Originally Posted on April 12, 2015 in the Times-Georgian by Morgan Cantrell
Arizona has twenty-five locations under the National Park Service, ranging from National Monuments to National Historical Sites to National Parks, like the Grand Canyon. In my research for things to do in Arizona, I looked up the listing of all of the National Parks in that state (a life goal of mine is to hit all of the National Parks). I found that Arizona has three: the Grand Canyon, the Petrified Forest, and the Saguaro National Parks.
Of course we were going to the Grand Canyon; that was a given, but what about the other two? The Petrified Forest was too far away from Phoenix for my dad and I to logically make the trip. The Saguaro National Park was two hours south of Phoenix on the way to Tombstone, which my dad wanted to visit. We decided to nail two birds with one stone.
Sometimes the best experiences you have while traveling are the ones where you have zero expectations. All I knew about Saguaro National Park was that it was an actual National Park with a bunch of cacti. My dad and I traveled south to the park with the GPS giving us directions and hoping that it was worth the detour.
It was worth the detour.
Daddy and I entered the drive to the park sounded by cacti. Big ones, small ones, fuzzy looking ones. Some had flowers blooming while others had died. The paved, black road cut a straight line through the dusty earth. We were in the heart of the Sonoran Desert. Jaws on the floorboard, we kept driving to the visitor’s center.
Upon entering the center, a nice crew of staff and volunteers welcomed us and were more than happy to answer all of our questions. We were directed towards the movie room where we watched a fifteen minute narrated slide show about the Sonoran Desert and Saguaro National Park. After the film, Daddy and I were set free to roam the park.
We were given a map and instructions to follow the Valley View Trail. Hopping back into the car, Daddy and I were now in search for the trailhead of our hike.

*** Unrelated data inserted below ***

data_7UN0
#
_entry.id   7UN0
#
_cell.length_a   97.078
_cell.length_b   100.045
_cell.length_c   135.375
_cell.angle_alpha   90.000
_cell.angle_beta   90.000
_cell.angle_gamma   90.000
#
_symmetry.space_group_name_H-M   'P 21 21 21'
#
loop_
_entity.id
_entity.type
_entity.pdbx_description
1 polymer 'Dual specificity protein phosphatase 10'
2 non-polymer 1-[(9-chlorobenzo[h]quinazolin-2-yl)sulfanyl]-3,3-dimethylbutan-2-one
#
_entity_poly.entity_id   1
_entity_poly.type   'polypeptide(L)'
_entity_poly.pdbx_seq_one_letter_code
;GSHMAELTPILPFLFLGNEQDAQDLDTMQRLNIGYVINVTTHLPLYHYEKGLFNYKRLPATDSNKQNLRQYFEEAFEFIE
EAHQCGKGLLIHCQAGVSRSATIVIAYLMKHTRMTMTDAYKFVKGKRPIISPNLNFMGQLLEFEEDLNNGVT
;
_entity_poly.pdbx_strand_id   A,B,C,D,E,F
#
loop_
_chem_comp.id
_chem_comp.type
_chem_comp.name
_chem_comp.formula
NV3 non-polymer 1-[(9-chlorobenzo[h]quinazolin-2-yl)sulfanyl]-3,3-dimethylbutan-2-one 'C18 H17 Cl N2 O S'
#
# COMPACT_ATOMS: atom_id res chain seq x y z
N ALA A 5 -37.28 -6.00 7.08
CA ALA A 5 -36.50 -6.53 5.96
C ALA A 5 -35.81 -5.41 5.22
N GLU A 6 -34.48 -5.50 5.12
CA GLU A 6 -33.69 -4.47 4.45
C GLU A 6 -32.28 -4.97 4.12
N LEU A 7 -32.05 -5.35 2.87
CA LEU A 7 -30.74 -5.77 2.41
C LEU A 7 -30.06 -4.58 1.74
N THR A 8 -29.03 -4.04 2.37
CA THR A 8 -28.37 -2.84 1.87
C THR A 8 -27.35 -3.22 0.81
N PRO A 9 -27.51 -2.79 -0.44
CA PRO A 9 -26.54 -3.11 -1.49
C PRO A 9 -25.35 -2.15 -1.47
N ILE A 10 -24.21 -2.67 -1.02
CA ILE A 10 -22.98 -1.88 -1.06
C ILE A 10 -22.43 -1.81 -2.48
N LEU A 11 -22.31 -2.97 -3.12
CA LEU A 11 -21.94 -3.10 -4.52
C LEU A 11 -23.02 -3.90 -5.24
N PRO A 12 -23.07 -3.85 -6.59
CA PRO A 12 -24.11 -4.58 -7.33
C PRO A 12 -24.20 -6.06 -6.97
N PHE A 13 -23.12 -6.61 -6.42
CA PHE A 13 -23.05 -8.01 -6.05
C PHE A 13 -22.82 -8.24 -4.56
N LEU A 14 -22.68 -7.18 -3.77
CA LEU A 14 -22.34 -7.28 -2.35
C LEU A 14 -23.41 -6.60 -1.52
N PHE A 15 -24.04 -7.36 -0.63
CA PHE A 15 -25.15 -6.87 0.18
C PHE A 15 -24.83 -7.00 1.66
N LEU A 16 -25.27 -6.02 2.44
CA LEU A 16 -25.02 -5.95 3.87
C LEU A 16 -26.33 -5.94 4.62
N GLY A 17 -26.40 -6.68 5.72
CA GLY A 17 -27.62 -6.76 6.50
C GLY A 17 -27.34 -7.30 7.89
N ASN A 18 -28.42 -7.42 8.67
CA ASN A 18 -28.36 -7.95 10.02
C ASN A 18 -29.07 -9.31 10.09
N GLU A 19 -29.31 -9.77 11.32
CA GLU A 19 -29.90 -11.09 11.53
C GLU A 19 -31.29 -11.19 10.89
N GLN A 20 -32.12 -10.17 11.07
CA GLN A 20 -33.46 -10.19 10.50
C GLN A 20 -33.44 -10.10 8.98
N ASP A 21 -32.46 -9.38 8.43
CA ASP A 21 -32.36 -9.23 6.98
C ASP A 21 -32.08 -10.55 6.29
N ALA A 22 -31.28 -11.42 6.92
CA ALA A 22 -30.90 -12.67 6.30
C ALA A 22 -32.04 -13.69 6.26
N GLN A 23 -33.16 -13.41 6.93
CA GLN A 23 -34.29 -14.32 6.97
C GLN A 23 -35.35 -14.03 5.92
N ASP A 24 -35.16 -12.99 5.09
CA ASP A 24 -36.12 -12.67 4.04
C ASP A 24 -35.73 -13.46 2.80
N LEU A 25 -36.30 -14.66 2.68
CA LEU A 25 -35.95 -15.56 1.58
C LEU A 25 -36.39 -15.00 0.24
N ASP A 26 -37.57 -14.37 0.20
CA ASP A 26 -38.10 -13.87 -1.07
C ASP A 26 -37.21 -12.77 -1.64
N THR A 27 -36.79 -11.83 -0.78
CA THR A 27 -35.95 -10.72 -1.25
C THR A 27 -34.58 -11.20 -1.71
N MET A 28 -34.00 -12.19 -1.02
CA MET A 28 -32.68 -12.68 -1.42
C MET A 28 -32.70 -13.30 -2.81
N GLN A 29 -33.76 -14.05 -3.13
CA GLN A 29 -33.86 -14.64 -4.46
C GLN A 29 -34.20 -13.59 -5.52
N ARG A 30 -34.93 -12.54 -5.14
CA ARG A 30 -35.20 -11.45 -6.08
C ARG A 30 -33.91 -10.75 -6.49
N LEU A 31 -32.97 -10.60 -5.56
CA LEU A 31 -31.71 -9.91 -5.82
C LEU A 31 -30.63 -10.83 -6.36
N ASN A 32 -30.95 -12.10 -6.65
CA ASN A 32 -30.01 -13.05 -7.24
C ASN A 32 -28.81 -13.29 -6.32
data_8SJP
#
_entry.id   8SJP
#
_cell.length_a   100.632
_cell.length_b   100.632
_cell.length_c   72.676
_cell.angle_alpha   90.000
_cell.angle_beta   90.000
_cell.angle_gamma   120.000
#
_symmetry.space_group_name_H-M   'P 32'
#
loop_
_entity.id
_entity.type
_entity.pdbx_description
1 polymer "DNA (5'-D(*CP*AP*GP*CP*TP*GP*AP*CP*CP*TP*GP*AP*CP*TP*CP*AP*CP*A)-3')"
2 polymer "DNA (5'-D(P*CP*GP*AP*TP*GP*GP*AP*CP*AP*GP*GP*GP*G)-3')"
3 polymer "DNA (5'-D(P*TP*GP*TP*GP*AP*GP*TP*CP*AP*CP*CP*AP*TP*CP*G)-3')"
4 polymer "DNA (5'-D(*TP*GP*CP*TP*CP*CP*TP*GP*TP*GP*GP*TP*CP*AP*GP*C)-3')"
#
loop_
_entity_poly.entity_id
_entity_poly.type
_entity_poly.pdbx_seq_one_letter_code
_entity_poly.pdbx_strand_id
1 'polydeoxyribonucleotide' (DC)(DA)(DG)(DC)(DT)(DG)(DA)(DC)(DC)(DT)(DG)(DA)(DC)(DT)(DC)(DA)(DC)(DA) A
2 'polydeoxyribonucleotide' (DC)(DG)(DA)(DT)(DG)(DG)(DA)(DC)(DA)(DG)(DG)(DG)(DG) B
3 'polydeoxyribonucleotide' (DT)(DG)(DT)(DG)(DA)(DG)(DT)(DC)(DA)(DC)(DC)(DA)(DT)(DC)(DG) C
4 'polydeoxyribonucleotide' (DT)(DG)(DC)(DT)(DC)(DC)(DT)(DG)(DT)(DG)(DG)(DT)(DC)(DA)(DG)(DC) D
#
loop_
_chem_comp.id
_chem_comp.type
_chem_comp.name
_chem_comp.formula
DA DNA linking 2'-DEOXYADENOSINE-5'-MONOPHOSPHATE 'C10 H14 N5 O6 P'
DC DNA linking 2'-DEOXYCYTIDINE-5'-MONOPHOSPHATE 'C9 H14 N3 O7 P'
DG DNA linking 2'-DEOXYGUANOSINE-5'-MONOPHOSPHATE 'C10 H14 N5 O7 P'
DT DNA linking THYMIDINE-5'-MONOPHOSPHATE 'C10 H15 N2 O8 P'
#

When we parked, we walked up to a gentleman with a thick beard and a camo hat who was perched on a small fold out chair. We noticed his camera atop a tripod. As we talked to him, we learned that he was there to capture a woodpecker family going in and out of its nest inside one of the Saguaro Cacti on film. This guy was going to simply hang out in the desert all day bird watching and taking pictures! Sounds like the coolest job to me!
Daddy and I walked on the trail pausing every few steps to awe at the size of some of the cacti. They were massive! I stood next to one and had to point my nose directly at the sky above to see where the cactus ended.
The spikes jutting out of the cacti reminded me of small swords. Flowers the color of bright yellows, oranges, and reds bloomed from the cacti. To see something so beautiful come from something to harsh, words do not do it justice.
Cacti were everywhere.
Think of a field full of wild flowers. They grow and spread everywhere taking over your field of sight. The Saguaro National Park is exactly that but with cacti. These cacti only grow in the Sonoran Desert, which is located in parts of Arizona, California, New Mexico, and Mexico.
Daddy and I ventured to the Saguaro National Park looking only to mark another park off the bucket list; instead, he and I came away shocked at the natural beauty of the Sonoran Desert.
The Saguaro National Park really is the best kept, not so, secret site in Arizona.
Click the images to make them larger! 🙂